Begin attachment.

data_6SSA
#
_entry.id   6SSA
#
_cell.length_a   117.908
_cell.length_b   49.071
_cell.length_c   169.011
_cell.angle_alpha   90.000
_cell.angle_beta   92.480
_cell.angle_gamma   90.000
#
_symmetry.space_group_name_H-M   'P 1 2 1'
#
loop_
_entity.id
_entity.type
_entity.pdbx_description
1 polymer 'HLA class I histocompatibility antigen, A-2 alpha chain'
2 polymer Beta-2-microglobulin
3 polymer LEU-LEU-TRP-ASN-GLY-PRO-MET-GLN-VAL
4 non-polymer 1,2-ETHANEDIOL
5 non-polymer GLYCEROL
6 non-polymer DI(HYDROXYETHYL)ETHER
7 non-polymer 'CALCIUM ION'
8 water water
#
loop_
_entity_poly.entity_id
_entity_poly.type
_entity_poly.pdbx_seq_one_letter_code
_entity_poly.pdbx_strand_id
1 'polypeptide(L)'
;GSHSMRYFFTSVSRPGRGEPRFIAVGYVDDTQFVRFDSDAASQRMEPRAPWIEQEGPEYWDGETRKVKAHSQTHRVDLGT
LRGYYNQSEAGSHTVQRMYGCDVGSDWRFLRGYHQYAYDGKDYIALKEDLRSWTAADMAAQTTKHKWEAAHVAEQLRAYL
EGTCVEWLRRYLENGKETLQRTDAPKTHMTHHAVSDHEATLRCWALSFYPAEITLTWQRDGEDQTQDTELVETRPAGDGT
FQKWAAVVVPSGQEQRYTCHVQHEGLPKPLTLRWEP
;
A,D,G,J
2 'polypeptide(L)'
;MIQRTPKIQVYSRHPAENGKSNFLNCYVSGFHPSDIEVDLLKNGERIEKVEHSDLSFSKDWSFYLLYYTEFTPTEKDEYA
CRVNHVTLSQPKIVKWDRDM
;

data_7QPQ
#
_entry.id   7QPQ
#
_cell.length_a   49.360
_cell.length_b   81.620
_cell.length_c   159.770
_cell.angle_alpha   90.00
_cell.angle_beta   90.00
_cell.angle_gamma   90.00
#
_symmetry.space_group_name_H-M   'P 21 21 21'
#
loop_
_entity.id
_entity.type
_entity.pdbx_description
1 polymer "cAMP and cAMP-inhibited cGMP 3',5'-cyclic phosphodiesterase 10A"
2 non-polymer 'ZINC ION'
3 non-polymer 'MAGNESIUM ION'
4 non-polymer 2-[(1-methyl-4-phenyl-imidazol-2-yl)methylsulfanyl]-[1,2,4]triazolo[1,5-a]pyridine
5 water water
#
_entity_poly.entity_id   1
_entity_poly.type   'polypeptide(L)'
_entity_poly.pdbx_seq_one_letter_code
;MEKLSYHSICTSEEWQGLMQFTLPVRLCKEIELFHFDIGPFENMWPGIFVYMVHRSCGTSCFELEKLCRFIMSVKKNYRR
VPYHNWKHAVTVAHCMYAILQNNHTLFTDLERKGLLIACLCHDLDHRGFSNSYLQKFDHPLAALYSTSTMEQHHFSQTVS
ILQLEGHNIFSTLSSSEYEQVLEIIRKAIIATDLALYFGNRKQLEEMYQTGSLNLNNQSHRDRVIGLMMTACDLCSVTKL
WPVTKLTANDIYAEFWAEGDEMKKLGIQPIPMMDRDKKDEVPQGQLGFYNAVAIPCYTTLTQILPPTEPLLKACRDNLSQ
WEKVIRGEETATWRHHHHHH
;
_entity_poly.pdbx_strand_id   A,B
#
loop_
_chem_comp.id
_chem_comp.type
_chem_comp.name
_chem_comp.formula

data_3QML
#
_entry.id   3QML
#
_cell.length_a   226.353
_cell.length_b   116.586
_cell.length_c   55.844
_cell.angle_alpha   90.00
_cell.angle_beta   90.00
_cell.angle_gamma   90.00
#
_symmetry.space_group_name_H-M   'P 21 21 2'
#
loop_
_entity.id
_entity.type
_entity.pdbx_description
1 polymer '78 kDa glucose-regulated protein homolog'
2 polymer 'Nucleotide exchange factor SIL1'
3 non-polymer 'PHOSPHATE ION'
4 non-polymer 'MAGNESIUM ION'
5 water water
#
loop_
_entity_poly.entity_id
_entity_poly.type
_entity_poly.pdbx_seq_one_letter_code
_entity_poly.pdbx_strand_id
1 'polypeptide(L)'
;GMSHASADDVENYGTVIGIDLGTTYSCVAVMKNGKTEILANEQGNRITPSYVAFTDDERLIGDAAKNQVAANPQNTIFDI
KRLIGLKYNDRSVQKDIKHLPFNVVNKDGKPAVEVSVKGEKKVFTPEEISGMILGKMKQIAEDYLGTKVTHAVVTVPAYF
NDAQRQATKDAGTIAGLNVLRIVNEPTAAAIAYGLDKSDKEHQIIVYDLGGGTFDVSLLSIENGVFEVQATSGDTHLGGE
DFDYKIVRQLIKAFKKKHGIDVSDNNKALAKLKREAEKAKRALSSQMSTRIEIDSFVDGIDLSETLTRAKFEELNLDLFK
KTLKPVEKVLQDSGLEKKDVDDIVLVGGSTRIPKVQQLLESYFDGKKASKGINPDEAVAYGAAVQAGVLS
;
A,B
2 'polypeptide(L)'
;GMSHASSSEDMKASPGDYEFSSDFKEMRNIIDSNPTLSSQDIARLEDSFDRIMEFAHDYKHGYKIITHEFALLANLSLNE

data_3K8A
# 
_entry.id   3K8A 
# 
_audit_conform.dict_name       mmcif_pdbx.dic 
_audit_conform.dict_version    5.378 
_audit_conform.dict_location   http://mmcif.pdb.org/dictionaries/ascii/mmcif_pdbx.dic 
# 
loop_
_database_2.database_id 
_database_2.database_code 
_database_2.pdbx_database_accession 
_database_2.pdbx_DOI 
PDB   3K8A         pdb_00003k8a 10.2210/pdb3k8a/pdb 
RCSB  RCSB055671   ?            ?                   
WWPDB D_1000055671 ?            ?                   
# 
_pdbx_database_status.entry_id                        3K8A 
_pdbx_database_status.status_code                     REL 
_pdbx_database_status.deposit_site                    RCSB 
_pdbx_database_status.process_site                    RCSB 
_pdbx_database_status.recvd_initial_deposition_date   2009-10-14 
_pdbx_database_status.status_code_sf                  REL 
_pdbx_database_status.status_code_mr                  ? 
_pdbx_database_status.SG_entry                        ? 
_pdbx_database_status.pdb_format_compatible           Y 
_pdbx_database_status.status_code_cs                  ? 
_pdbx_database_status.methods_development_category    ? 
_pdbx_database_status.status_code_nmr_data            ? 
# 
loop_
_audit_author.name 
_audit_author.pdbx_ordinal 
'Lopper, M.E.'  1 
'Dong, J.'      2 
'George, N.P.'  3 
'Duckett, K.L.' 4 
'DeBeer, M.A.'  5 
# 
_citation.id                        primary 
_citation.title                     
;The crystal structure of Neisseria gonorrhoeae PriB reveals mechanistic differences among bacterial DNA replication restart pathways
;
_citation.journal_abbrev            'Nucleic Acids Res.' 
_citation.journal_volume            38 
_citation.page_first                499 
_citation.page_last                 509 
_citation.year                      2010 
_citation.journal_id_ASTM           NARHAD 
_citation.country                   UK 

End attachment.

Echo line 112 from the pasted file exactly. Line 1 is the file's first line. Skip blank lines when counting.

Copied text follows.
KRLIGLKYNDRSVQKDIKHLPFNVVNKDGKPAVEVSVKGEKKVFTPEEISGMILGKMKQIAEDYLGTKVTHAVVTVPAYF